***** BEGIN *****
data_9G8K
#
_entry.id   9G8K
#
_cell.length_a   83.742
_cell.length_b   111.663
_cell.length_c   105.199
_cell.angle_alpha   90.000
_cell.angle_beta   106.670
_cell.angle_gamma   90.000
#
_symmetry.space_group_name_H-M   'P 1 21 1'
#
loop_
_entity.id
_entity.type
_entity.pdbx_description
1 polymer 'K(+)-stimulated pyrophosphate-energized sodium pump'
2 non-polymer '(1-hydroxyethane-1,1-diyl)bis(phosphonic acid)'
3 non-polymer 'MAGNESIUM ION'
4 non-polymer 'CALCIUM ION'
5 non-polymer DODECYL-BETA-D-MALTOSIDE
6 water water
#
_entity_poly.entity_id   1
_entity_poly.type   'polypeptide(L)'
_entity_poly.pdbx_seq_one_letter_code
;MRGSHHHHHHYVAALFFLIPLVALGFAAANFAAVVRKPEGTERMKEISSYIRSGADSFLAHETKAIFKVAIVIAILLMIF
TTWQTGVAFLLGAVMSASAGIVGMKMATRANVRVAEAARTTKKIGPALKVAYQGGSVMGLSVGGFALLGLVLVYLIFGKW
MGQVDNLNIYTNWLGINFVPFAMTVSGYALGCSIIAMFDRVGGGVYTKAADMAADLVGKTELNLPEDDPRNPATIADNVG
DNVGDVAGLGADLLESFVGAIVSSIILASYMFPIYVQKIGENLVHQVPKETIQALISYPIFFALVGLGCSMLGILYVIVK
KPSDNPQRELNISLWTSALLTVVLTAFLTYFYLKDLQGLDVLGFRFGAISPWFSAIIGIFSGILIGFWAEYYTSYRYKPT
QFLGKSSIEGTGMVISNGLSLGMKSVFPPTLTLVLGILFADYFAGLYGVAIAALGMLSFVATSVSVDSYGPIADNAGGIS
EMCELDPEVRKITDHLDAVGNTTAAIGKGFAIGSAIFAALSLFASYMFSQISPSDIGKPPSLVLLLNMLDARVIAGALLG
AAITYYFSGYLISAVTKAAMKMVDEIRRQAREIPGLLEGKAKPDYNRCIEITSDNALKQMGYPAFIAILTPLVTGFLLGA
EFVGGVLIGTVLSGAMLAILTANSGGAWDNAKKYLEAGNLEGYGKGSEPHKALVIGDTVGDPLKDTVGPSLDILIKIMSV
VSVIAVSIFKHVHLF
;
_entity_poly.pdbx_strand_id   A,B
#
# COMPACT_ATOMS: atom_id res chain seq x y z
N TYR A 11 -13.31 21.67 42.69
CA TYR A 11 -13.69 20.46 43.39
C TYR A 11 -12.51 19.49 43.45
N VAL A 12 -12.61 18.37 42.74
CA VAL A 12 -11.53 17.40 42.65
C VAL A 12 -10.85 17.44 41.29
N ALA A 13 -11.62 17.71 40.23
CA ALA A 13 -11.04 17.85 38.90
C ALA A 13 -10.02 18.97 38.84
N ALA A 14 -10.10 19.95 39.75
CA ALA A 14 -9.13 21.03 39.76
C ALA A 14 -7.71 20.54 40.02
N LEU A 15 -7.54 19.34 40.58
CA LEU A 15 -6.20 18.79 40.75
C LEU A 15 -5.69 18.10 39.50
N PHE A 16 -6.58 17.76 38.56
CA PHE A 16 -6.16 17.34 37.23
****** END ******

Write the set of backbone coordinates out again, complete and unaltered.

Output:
data_9G8K
#
_entry.id   9G8K
#
_cell.length_a   83.742
_cell.length_b   111.663
_cell.length_c   105.199
_cell.angle_alpha   90.000
_cell.angle_beta   106.670
_cell.angle_gamma   90.000
#
_symmetry.space_group_name_H-M   'P 1 21 1'
#
loop_
_entity.id
_entity.type
_entity.pdbx_description
1 polymer 'K(+)-stimulated pyrophosphate-energized sodium pump'
2 non-polymer '(1-hydroxyethane-1,1-diyl)bis(phosphonic acid)'
3 non-polymer 'MAGNESIUM ION'
4 non-polymer 'CALCIUM ION'
5 non-polymer DODECYL-BETA-D-MALTOSIDE
6 water water
#
_entity_poly.entity_id   1
_entity_poly.type   'polypeptide(L)'
_entity_poly.pdbx_seq_one_letter_code
;MRGSHHHHHHYVAALFFLIPLVALGFAAANFAAVVRKPEGTERMKEISSYIRSGADSFLAHETKAIFKVAIVIAILLMIF
TTWQTGVAFLLGAVMSASAGIVGMKMATRANVRVAEAARTTKKIGPALKVAYQGGSVMGLSVGGFALLGLVLVYLIFGKW
MGQVDNLNIYTNWLGINFVPFAMTVSGYALGCSIIAMFDRVGGGVYTKAADMAADLVGKTELNLPEDDPRNPATIADNVG
DNVGDVAGLGADLLESFVGAIVSSIILASYMFPIYVQKIGENLVHQVPKETIQALISYPIFFALVGLGCSMLGILYVIVK
KPSDNPQRELNISLWTSALLTVVLTAFLTYFYLKDLQGLDVLGFRFGAISPWFSAIIGIFSGILIGFWAEYYTSYRYKPT
QFLGKSSIEGTGMVISNGLSLGMKSVFPPTLTLVLGILFADYFAGLYGVAIAALGMLSFVATSVSVDSYGPIADNAGGIS
EMCELDPEVRKITDHLDAVGNTTAAIGKGFAIGSAIFAALSLFASYMFSQISPSDIGKPPSLVLLLNMLDARVIAGALLG
AAITYYFSGYLISAVTKAAMKMVDEIRRQAREIPGLLEGKAKPDYNRCIEITSDNALKQMGYPAFIAILTPLVTGFLLGA
EFVGGVLIGTVLSGAMLAILTANSGGAWDNAKKYLEAGNLEGYGKGSEPHKALVIGDTVGDPLKDTVGPSLDILIKIMSV
VSVIAVSIFKHVHLF
;
_entity_poly.pdbx_strand_id   A,B
#
# COMPACT_ATOMS: atom_id res chain seq x y z
N TYR A 11 -13.31 21.67 42.69
CA TYR A 11 -13.69 20.46 43.39
C TYR A 11 -12.51 19.49 43.45
N VAL A 12 -12.61 18.37 42.74
CA VAL A 12 -11.53 17.40 42.65
C VAL A 12 -10.85 17.44 41.29
N ALA A 13 -11.62 17.71 40.23
CA ALA A 13 -11.04 17.85 38.90
C ALA A 13 -10.02 18.97 38.84
N ALA A 14 -10.10 19.95 39.75
CA ALA A 14 -9.13 21.03 39.76
C ALA A 14 -7.71 20.54 40.02
N LEU A 15 -7.54 19.34 40.58
CA LEU A 15 -6.20 18.79 40.75
C LEU A 15 -5.69 18.10 39.50
N PHE A 16 -6.58 17.76 38.56
CA PHE A 16 -6.16 17.34 37.23